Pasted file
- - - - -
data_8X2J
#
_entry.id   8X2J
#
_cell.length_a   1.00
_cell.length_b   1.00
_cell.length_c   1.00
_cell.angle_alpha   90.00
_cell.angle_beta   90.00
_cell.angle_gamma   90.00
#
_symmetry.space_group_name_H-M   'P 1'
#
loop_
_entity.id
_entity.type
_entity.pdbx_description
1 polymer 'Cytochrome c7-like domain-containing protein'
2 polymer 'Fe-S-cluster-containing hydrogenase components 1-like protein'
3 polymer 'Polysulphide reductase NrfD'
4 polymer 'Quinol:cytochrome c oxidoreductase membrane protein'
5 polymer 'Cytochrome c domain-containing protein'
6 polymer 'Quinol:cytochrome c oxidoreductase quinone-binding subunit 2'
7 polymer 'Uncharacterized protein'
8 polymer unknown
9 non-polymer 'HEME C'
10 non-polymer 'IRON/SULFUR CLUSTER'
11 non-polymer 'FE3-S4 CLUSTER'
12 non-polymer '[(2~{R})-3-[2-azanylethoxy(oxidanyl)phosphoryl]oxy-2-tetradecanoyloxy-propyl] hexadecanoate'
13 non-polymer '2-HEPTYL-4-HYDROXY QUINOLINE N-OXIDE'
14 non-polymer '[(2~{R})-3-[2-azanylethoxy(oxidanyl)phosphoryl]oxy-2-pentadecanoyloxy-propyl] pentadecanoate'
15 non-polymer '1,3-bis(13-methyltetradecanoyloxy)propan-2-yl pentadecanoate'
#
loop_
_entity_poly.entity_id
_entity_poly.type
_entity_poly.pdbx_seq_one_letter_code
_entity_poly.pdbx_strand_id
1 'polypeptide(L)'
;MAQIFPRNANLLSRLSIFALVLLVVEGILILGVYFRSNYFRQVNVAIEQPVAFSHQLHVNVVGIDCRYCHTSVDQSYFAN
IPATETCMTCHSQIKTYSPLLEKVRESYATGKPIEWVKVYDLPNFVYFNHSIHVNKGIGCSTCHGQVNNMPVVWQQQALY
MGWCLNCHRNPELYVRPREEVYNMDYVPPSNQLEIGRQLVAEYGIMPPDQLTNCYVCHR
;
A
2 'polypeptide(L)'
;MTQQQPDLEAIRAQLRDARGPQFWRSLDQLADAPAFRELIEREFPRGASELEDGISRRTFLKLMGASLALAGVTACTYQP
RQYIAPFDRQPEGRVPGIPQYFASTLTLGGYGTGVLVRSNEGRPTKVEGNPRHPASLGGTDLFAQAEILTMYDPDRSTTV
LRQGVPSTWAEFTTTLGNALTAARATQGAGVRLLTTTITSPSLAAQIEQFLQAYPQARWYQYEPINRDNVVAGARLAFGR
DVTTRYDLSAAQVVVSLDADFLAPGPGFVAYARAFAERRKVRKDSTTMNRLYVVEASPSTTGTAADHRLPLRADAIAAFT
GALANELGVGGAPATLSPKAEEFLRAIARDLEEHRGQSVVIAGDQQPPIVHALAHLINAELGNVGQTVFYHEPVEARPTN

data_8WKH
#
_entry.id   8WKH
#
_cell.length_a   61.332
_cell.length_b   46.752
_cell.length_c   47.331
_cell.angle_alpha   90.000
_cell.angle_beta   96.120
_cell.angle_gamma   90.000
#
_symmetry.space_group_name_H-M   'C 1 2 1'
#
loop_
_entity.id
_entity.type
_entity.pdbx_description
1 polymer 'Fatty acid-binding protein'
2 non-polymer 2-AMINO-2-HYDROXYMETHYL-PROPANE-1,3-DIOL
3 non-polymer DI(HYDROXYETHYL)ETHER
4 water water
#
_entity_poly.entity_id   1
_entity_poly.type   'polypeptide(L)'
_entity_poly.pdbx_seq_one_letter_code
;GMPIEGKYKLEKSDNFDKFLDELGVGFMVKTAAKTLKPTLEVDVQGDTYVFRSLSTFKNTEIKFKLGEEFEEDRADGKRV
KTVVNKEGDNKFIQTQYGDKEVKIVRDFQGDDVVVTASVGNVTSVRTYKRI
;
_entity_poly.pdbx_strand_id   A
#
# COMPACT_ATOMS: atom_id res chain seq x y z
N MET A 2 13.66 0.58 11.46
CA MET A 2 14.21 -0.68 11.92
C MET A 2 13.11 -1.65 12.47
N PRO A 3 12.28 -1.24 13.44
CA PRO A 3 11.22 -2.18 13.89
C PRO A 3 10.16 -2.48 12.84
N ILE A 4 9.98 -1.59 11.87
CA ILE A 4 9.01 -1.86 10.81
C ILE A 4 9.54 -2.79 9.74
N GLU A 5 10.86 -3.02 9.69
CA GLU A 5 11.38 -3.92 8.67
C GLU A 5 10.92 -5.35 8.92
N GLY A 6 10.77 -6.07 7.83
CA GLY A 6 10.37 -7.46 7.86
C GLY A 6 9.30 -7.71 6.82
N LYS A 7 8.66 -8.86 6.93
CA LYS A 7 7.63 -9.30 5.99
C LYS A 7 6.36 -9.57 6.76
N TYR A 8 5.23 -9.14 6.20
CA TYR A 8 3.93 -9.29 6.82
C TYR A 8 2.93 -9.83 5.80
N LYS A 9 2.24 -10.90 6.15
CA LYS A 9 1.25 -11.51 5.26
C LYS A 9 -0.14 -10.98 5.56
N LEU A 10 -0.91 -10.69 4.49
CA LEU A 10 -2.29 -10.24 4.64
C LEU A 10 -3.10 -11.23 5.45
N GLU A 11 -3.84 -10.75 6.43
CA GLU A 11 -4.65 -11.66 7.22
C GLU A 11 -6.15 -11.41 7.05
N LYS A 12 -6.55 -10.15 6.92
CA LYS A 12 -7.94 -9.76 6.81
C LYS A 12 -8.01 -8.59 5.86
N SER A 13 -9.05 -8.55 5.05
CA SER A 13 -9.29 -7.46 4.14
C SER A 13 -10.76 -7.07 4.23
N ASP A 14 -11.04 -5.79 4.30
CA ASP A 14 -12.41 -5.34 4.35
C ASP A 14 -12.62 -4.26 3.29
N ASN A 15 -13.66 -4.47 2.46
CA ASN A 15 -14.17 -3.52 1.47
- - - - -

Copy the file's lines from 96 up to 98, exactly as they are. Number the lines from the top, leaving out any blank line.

C GLY A 6 9.30 -7.71 6.82
N LYS A 7 8.66 -8.86 6.93
CA LYS A 7 7.63 -9.30 5.99